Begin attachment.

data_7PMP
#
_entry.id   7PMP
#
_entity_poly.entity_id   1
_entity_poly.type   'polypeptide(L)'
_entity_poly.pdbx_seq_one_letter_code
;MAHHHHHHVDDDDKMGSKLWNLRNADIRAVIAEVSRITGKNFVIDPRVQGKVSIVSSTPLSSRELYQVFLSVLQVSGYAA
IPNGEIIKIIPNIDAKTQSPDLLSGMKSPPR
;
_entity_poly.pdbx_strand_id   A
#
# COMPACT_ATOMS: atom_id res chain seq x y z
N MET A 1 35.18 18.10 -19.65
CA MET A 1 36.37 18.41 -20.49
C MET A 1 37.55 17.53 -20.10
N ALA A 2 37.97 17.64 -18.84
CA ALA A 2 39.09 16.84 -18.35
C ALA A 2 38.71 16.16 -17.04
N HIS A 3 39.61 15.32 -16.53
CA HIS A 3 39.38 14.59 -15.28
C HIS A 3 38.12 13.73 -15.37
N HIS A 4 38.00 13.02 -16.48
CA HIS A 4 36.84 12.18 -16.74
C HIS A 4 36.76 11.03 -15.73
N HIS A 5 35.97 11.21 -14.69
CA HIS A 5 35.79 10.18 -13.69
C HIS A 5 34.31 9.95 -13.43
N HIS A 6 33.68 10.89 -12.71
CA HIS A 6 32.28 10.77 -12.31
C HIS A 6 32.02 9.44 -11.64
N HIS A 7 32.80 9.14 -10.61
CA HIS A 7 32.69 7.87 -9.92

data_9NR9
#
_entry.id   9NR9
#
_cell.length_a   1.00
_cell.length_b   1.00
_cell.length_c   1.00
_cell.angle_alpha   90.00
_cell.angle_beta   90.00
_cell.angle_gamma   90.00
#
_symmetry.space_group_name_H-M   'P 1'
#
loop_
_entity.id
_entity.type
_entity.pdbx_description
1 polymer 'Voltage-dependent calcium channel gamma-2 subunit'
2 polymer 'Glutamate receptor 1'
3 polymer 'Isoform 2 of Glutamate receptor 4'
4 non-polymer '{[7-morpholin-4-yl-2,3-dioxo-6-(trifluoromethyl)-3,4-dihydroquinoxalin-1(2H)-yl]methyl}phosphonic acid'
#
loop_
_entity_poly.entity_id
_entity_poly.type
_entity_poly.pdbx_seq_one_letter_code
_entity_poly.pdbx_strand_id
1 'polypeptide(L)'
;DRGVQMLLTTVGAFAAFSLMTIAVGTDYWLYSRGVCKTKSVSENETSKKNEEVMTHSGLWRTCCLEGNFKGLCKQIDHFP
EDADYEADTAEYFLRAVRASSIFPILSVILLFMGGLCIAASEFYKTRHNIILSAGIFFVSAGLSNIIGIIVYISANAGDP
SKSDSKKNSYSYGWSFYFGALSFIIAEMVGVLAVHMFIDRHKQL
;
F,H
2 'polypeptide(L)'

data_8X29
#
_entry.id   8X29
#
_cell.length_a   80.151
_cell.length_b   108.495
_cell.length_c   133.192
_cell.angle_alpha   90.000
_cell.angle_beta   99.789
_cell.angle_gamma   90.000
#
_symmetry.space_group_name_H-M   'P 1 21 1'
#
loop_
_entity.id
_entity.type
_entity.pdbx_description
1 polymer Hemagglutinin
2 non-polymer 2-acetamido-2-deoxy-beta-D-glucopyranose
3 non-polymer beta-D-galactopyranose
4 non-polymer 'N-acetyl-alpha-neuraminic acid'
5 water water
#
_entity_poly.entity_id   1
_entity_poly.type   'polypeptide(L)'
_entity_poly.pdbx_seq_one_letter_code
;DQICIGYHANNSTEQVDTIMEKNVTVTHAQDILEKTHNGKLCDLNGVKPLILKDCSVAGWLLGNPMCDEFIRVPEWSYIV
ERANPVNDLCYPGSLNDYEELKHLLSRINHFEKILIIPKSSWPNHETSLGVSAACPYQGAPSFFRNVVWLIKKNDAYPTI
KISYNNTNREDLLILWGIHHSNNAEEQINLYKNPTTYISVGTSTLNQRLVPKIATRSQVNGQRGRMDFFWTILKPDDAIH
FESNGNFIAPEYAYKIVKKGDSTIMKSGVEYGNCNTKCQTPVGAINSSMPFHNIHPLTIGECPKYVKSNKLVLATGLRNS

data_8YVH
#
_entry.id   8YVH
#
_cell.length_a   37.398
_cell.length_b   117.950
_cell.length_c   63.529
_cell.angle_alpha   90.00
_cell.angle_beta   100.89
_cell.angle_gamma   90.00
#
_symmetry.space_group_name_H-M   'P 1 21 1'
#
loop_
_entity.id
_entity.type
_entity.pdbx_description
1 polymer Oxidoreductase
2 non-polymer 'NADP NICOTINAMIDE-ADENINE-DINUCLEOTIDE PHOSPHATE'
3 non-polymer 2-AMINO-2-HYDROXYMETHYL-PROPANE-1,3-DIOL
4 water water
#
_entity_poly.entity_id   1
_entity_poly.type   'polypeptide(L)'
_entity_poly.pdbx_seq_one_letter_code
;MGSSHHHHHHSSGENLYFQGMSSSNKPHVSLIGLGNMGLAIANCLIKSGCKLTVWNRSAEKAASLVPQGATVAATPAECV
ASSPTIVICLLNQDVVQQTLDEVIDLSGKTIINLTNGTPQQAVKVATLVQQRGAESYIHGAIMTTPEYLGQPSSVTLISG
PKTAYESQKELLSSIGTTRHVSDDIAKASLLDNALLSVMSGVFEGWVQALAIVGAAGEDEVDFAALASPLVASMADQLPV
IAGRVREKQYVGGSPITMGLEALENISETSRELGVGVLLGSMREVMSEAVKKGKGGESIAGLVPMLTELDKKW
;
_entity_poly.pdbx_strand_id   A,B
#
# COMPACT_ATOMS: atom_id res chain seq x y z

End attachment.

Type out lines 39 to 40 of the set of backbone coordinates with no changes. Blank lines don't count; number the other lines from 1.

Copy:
_cell.length_b   1.00
_cell.length_c   1.00